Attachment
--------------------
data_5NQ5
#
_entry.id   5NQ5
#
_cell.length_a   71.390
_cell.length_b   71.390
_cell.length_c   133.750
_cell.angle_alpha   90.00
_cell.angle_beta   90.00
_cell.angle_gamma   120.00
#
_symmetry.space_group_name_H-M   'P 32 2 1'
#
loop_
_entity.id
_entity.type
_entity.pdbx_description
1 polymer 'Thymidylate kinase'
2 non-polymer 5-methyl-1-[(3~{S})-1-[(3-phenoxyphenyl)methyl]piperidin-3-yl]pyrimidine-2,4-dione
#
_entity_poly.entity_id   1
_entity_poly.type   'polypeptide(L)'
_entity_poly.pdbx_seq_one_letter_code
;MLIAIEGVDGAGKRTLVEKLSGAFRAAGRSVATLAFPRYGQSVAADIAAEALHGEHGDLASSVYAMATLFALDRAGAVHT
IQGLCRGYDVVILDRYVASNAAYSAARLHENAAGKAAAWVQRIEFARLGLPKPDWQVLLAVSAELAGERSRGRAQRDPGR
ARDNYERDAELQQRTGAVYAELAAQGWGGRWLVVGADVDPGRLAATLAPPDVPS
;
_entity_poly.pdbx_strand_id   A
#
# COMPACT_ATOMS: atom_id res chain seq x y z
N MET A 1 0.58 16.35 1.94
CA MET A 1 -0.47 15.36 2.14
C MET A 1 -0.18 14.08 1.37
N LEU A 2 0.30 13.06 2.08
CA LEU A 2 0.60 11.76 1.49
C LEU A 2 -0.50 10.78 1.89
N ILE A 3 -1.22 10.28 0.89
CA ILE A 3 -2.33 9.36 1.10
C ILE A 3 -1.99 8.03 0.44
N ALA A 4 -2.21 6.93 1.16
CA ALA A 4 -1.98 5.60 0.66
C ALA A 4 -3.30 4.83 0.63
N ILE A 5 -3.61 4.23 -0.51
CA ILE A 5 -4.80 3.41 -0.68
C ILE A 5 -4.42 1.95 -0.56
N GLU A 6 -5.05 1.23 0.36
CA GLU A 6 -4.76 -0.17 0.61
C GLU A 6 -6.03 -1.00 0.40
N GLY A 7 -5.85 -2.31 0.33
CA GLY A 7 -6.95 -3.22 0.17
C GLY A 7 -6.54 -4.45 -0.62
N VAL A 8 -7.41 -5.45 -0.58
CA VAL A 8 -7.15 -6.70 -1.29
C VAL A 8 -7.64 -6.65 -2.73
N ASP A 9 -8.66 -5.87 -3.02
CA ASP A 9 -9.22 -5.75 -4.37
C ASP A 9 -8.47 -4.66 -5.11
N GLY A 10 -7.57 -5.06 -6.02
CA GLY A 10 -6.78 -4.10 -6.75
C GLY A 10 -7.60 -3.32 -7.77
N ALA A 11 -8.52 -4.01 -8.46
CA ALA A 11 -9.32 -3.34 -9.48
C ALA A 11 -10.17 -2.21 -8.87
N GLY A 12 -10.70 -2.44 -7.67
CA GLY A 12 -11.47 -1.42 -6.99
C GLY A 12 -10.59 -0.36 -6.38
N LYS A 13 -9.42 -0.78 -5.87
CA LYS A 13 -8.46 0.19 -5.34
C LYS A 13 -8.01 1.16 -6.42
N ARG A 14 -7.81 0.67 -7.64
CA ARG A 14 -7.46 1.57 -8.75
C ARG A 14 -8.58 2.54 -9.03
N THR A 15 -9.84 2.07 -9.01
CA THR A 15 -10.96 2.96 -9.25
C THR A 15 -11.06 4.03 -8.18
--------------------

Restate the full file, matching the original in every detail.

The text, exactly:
data_5NQ5
#
_entry.id   5NQ5
#
_cell.length_a   71.390
_cell.length_b   71.390
_cell.length_c   133.750
_cell.angle_alpha   90.00
_cell.angle_beta   90.00
_cell.angle_gamma   120.00
#
_symmetry.space_group_name_H-M   'P 32 2 1'
#
loop_
_entity.id
_entity.type
_entity.pdbx_description
1 polymer 'Thymidylate kinase'
2 non-polymer 5-methyl-1-[(3~{S})-1-[(3-phenoxyphenyl)methyl]piperidin-3-yl]pyrimidine-2,4-dione
#
_entity_poly.entity_id   1
_entity_poly.type   'polypeptide(L)'
_entity_poly.pdbx_seq_one_letter_code
;MLIAIEGVDGAGKRTLVEKLSGAFRAAGRSVATLAFPRYGQSVAADIAAEALHGEHGDLASSVYAMATLFALDRAGAVHT
IQGLCRGYDVVILDRYVASNAAYSAARLHENAAGKAAAWVQRIEFARLGLPKPDWQVLLAVSAELAGERSRGRAQRDPGR
ARDNYERDAELQQRTGAVYAELAAQGWGGRWLVVGADVDPGRLAATLAPPDVPS
;
_entity_poly.pdbx_strand_id   A
#
# COMPACT_ATOMS: atom_id res chain seq x y z
N MET A 1 0.58 16.35 1.94
CA MET A 1 -0.47 15.36 2.14
C MET A 1 -0.18 14.08 1.37
N LEU A 2 0.30 13.06 2.08
CA LEU A 2 0.60 11.76 1.49
C LEU A 2 -0.50 10.78 1.89
N ILE A 3 -1.22 10.28 0.89
CA ILE A 3 -2.33 9.36 1.10
C ILE A 3 -1.99 8.03 0.44
N ALA A 4 -2.21 6.93 1.16
CA ALA A 4 -1.98 5.60 0.66
C ALA A 4 -3.30 4.83 0.63
N ILE A 5 -3.61 4.23 -0.51
CA ILE A 5 -4.80 3.41 -0.68
C ILE A 5 -4.42 1.95 -0.56
N GLU A 6 -5.05 1.23 0.36
CA GLU A 6 -4.76 -0.17 0.61
C GLU A 6 -6.03 -1.00 0.40
N GLY A 7 -5.85 -2.31 0.33
CA GLY A 7 -6.95 -3.22 0.17
C GLY A 7 -6.54 -4.45 -0.62
N VAL A 8 -7.41 -5.45 -0.58
CA VAL A 8 -7.15 -6.70 -1.29
C VAL A 8 -7.64 -6.65 -2.73
N ASP A 9 -8.66 -5.87 -3.02
CA ASP A 9 -9.22 -5.75 -4.37
C ASP A 9 -8.47 -4.66 -5.11
N GLY A 10 -7.57 -5.06 -6.02
CA GLY A 10 -6.78 -4.10 -6.75
C GLY A 10 -7.60 -3.32 -7.77
N ALA A 11 -8.52 -4.01 -8.46
CA ALA A 11 -9.32 -3.34 -9.48
C ALA A 11 -10.17 -2.21 -8.87
N GLY A 12 -10.70 -2.44 -7.67
CA GLY A 12 -11.47 -1.42 -6.99
C GLY A 12 -10.59 -0.36 -6.38
N LYS A 13 -9.42 -0.78 -5.87
CA LYS A 13 -8.46 0.19 -5.34
C LYS A 13 -8.01 1.16 -6.42
N ARG A 14 -7.81 0.67 -7.64
CA ARG A 14 -7.46 1.57 -8.75
C ARG A 14 -8.58 2.54 -9.03
N THR A 15 -9.84 2.07 -9.01
CA THR A 15 -10.96 2.96 -9.25
C THR A 15 -11.06 4.03 -8.18